Looking Back Week of September 13

70 Years Ago

September 15, 1948

– Overcrowding at Napanee’s West Ward School encouraged a number of parents to voice their concerns at a meeting of the board of education. Kindergarten students were having to walk across town to attend the East Ward School.

Board chair H. L. VanLuven explained many schools across the province were overcrowded and the system was still trying to catch up. He said it was hoped a new school in West Ward would be opened by the start of the school term, but the opening never materialized. He believed the new school would be built for the following year.

Napanee Collegiate also reported record attendance with 410 pupils enrolled. With double the number of students in their first year, compared to 1947, the school was examining ways to reallocate space and considering hiring additional part-time staff to accommodate the influx.

– The Napanee Athletics intermediate baseball team was left to pay a considerable bill and appease its disappointed fans when the Toronto Leaside team forfeited the second game of their Ontario Baseball Association two-game playoff series with no advance warning. The Athletics had started the series in Toronto with a convincing 8-1.

– The  newly installed Hammond electric organ at Trinity United Church was dedicated by Rev. Noble Hamilton. The instrument replaced a Casavant pipe organ that had been used for 40 years.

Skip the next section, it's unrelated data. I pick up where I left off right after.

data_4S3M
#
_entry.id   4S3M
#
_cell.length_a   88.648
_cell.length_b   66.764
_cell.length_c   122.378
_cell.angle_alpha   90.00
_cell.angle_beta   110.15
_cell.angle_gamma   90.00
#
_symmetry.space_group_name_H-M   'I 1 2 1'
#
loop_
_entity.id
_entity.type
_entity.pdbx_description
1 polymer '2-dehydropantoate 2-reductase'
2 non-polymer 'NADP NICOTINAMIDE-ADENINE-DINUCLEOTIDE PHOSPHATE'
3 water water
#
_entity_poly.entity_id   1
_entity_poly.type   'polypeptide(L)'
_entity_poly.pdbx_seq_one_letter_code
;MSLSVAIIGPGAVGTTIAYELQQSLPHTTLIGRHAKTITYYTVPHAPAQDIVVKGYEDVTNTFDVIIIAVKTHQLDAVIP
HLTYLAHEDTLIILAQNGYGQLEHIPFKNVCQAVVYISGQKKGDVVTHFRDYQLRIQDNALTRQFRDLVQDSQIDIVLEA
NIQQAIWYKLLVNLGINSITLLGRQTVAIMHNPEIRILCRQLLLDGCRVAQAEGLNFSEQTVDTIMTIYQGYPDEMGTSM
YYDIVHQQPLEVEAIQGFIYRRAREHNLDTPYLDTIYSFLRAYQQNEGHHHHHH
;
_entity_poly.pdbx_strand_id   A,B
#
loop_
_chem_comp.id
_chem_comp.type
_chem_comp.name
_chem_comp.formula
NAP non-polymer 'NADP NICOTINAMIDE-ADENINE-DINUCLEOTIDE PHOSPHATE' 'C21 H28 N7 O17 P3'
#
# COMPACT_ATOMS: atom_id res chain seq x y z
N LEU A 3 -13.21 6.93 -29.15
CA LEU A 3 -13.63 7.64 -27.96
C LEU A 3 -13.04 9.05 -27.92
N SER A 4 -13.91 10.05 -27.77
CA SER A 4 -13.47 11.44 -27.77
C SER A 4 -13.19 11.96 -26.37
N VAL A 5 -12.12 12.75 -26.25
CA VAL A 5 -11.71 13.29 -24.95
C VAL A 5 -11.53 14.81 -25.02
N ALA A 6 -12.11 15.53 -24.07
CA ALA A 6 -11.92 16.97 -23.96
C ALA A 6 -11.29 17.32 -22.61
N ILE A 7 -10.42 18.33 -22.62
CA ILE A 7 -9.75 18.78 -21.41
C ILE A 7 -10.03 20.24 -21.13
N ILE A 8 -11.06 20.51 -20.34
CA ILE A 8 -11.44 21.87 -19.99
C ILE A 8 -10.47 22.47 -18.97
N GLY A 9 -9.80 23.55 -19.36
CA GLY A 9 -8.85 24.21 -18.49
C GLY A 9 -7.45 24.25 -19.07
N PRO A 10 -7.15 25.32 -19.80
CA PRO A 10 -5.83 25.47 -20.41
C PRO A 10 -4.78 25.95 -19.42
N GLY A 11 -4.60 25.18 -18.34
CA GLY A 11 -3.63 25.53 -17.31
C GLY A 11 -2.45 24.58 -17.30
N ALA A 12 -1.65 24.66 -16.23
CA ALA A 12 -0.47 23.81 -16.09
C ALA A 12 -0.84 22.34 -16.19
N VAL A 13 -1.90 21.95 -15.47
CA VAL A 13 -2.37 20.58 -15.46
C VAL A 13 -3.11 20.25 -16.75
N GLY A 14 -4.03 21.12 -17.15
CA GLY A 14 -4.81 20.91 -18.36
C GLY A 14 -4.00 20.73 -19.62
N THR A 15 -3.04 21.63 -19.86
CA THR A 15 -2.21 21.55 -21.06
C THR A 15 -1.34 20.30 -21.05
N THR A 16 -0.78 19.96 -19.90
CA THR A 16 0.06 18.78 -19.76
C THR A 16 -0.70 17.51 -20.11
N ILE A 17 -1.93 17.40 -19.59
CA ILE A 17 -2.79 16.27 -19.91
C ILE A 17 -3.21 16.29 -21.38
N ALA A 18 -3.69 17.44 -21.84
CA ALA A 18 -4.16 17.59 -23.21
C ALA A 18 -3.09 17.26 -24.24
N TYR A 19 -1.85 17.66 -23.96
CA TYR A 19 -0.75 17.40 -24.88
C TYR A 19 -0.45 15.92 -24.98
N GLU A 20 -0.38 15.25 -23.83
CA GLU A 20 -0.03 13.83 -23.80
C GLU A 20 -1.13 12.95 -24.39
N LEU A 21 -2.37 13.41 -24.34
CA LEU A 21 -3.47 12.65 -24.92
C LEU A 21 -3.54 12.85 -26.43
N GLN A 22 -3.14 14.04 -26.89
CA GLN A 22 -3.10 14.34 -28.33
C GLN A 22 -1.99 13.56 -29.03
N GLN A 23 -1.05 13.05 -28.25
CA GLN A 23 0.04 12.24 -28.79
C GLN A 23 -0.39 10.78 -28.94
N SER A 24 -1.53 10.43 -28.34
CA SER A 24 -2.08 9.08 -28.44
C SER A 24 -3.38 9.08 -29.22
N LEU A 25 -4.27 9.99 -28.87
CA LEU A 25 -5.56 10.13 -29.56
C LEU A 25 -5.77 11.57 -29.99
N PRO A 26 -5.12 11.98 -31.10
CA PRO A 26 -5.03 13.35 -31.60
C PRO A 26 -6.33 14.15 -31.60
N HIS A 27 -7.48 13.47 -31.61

40 Years Ago

September 13, 1978

– A fire on Dundas Street East caused an estimated $75,000 in damages to three Napanee businesses. The blaze broke out in a vacant apartment above the MOM Restaurant with heavy damage to the unit’s kitchen space. The restaurant was affected by water damage, fire chief Pat Patton said. The Lipson’s Furniture House building had fire and water damage, while the Hogarth’s of Napanee building suffered smoke damage. All three were insured.

– Napanee Business Association president Lloyd Cowle called parking meters a “necessary evil” because they stopped office workers from parking in free spaces on Dundas Street. Crowe said he did not believe the cost incurred at meters would scare consumers from the downtown core in favour the Napanee Mall or other communities  to shop.

– The Lennox and Addington County Board of Education prevailed in a dispute with Colebrook area parents who wanted to see their children attend school in Enterprise, rather than Odessa. The parents reasoned they could not keep their children out of school any longer, so they voiced their objections, but sent their children on buses to Odessa.

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